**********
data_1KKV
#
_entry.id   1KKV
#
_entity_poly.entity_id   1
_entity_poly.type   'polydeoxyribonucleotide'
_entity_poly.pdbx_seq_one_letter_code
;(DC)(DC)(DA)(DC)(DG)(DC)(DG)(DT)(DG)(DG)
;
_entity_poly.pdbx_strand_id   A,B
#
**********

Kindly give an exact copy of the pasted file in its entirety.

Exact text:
data_1KKV
#
_entry.id   1KKV
#
_entity_poly.entity_id   1
_entity_poly.type   'polydeoxyribonucleotide'
_entity_poly.pdbx_seq_one_letter_code
;(DC)(DC)(DA)(DC)(DG)(DC)(DG)(DT)(DG)(DG)
;
_entity_poly.pdbx_strand_id   A,B
#